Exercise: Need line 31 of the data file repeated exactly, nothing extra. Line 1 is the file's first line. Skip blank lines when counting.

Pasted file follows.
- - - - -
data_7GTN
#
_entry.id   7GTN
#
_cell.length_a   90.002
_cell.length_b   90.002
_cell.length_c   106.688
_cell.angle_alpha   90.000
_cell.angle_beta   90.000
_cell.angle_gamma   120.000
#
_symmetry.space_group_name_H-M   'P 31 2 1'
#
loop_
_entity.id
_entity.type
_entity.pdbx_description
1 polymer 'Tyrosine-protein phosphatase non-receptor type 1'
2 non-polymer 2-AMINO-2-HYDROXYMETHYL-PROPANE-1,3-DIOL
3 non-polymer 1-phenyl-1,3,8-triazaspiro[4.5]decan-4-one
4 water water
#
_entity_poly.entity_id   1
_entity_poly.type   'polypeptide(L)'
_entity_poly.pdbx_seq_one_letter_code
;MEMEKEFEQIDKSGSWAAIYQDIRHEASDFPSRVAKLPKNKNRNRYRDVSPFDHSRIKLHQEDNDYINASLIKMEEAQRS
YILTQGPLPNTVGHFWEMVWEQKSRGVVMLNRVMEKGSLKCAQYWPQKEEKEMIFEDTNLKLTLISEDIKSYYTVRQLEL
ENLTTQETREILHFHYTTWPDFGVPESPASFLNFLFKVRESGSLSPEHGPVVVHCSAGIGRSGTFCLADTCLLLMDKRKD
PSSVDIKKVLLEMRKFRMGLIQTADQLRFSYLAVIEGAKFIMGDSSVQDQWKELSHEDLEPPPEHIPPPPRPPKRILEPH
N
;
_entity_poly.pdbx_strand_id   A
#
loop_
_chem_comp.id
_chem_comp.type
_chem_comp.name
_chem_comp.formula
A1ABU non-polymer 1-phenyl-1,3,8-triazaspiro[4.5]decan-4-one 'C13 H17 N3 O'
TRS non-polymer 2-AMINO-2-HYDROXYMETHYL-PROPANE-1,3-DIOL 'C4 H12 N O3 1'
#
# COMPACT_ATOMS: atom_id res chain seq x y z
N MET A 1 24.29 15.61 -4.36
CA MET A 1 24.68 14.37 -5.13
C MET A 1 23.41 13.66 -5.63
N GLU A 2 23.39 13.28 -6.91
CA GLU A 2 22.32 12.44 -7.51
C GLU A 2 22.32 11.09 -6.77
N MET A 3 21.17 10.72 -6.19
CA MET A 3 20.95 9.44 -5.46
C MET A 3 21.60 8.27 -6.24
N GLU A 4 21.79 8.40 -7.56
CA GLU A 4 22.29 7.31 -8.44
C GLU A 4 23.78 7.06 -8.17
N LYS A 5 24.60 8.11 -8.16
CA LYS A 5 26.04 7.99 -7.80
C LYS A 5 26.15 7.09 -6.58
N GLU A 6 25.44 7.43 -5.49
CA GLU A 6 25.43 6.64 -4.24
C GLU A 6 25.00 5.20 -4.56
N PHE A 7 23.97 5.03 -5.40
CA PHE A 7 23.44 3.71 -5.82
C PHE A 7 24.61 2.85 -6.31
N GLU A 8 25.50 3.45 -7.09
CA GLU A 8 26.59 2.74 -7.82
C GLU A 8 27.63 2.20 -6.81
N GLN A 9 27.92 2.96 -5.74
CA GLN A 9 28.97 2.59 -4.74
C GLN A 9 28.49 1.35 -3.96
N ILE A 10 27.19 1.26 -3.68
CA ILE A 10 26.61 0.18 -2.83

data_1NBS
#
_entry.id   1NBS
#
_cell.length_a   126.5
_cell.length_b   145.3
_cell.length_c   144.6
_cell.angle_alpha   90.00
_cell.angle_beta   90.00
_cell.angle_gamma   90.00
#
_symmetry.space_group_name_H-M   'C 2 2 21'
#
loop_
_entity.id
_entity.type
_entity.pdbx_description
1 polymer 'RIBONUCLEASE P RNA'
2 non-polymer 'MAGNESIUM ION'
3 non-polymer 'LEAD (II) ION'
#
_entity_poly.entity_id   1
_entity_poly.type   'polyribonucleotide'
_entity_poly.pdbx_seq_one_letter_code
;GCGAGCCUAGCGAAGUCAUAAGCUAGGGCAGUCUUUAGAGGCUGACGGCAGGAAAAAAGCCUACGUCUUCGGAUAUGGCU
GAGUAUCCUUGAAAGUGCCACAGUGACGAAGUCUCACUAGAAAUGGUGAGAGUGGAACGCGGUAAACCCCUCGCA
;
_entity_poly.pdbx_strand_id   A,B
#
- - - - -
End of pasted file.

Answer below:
;